After Daunte Wright’s Death, Advocates Press Leaders to Get Police Out of Traffic Enforcement
Cities across the country must rethink the role of law enforcement, as police continue to brutalize and kill Black men and women during traffic stops, advocates say.
After she heard that police had killed Daunte Wright during a traffic stop outside of Minneapolis, Eilanne Farhat said she first reacted with “deep exhaustion, heartbreak, and sadness.”
Then she was disturbed. Farhat, executive director of Take Action Minnesota, told The Appeal she was struck by how frequently stories of police killings of unarmed people, often people of color, have made headlines in recent years.
Since 2015, at least 135 unarmed Black men and women have been killed by police during traffic stops, according to a January investigation by NPR. Now, after Wright’s death and other recent violent encounters between Black people and police, experts and advocates say it’s past time for cities to move traffic enforcement away from law enforcement.
“Once again, a minor infraction presenting no threat to public safety has ended in a senseless murder at the hands of Minnesota police,” Scott Roberts, senior director of the criminal justice and democracy campaigns at Color Of Change, said in a written statement. “The only way to protect Black lives is by reimagining how we provide safety and security in communities.”
Sheila Nezhad, who is running to unseat Minneapolis Mayor Jacob Frey in November, told The Appeal that Wright’s killing and that of other unarmed Black people during traffic stops show that popular policy reforms, such as requiring body cameras or outlawing certain tactics, have not worked. She supports moving traffic enforcement away from police in her city and into the Traffic and Parking Services department.
“Police reform in Minnesota has looked like calling for more Tasers and calling for hiring more female cops, and we saw the death of Daunte Wright at the hands of a female officer reaching for a Taser,” she said.
Brooklyn Center, Minnesota police officer Kim Potter shot and killed 20-year-old Wright on Sunday afternoon. Officers had pulled him over for expired license plate tags, police said, though Wright’s mother Katie, whom he called from the car, said it was “because he had air fresheners hanging from his rearview mirror,” which is illegal in Minnesota.
Officers tried to detain Wright after realizing a “gross misdemeanor warrant” for his arrest had been issued. (He had missed a first appearance in court for allegedly possessing a pistol without a permit and fleeing police, though he may not have known of the summons, the Star Tribune reported.) Wright got back into his car, when Potter drew and fired her handgun. Police said she had intended to fire her Taser. Potter and police chief Tim Gannon have since resigned.
The fatal encounter follows months of protests and upheaval over police brutality. Wright was killed just miles from where former police officer Derek Chauvin is on trial for the death of George Floyd, inflaming a community already in pain.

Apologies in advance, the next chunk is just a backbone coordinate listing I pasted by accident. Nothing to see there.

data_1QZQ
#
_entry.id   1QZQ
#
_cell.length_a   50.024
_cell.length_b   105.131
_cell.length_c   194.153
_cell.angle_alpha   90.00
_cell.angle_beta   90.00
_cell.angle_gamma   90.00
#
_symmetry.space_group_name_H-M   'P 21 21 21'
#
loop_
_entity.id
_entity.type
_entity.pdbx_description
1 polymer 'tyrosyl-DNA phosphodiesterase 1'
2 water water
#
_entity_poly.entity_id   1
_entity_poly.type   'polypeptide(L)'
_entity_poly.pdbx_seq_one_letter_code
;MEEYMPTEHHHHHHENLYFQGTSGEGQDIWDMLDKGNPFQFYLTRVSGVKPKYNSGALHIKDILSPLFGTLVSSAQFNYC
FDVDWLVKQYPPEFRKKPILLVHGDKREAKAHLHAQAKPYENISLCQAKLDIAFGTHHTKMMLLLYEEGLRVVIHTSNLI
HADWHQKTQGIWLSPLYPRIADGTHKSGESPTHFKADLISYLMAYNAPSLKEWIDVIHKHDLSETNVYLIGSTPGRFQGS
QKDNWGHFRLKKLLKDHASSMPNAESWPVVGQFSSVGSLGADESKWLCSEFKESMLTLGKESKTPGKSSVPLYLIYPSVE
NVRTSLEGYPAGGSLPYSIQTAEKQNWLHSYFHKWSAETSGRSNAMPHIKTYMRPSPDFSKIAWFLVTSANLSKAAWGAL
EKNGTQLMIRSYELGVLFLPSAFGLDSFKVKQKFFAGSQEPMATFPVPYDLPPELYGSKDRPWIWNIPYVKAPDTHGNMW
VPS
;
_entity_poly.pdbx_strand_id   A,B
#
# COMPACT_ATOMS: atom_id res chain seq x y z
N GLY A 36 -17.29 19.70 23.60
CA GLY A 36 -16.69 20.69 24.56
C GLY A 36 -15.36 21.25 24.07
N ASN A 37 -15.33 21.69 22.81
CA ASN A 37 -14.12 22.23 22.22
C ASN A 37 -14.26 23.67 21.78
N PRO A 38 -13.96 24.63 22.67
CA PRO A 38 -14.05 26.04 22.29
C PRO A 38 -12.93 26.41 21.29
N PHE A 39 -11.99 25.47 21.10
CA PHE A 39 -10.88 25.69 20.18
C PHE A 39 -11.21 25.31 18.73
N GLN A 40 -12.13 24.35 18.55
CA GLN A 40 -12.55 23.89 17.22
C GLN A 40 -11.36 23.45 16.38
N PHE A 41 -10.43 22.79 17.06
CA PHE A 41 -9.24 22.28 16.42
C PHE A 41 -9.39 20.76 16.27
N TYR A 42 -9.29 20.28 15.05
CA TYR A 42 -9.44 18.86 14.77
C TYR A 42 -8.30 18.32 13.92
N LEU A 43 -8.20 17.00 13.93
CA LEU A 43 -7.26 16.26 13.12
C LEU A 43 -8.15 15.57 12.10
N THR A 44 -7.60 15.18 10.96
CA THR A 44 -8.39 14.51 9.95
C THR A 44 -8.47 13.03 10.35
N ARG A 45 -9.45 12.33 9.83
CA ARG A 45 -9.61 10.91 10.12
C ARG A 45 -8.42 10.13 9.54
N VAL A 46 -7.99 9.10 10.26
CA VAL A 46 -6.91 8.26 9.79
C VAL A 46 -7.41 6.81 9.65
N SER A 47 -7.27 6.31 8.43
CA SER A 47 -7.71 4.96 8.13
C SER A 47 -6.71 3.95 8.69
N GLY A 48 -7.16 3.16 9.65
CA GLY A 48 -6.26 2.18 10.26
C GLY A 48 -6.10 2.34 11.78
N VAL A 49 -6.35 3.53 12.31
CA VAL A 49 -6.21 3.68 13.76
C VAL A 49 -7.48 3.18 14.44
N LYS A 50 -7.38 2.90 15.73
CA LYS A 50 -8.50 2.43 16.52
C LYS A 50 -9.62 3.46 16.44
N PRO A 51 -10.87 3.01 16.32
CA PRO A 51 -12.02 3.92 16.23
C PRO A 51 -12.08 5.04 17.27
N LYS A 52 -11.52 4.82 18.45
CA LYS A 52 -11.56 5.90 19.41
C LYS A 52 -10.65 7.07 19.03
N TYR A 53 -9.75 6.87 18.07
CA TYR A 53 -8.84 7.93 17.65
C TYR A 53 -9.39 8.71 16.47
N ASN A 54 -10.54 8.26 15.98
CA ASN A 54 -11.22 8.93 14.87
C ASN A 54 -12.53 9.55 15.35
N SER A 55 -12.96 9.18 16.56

Wright’s killing also comes less than a week after another violent traffic stop made national news: Body cam footage from December shows Windsor, Virginia police officers pointing guns at Caron Nazario, a Black and Latinx army lieutenant who was unarmed, and pepper-spraying him during a traffic stop. The Washington Post reported Wednesday that Nazario was raised in part by the family of Eric Garner, whose death at the hands of police roiled the country in 2014.
Removing traffic enforcement from police, some researchers argue, is the only way forward. Jordan Blair Woods, a law professor at the University of Arkansas who spoke to The Appeal in January, recently published an article in the Stanford Law Review that outlines ways to “rethink” traffic enforcement, including having unarmed traffic monitors handle the enforcement of low-level traffic violations, rather than police.
In July, the Berkeley, California City Council passed a proposal to do just that. The city approved the creation of a new department of transportation that will employ unarmed traffic monitors to enforce low-level traffic offenses like driving with an expired registration or driving with a broken taillight. The city went a step further in February by banning police officers from making stops for low-level traffic offenses and directing police to only conduct traffic stops for things that directly endanger public safety like driving under the influence and excessive speeding. Neighboring Oakland passed a similar reform a few years earlier and saw the number of traffic stops fell by more than half, while overall crime also fell.
Other cities have enacted similar reforms, including Lansing, Michigan, which, in July, barred its officers from making traffic stops for offenses like an inoperable license plate light or loud exhausts. In what is likely the broadest attempt to remove police from traffic enforcement so far, Florida state Rep. Omari Hardy introduced a bill in March that would require all cities and counties to create a Public Safety Department that includes a traffic enforcement division manned by unarmed traffic monitors. The bill, however, is unlikely to pass.
“These singular incidents will continue to happen because they are the natural result of a system that was designed and is publicly funded to violently oppress Black people and brown, native and poor people too,” Farhat said. “We know this system of public safety was never designed to keep Black community members safe.”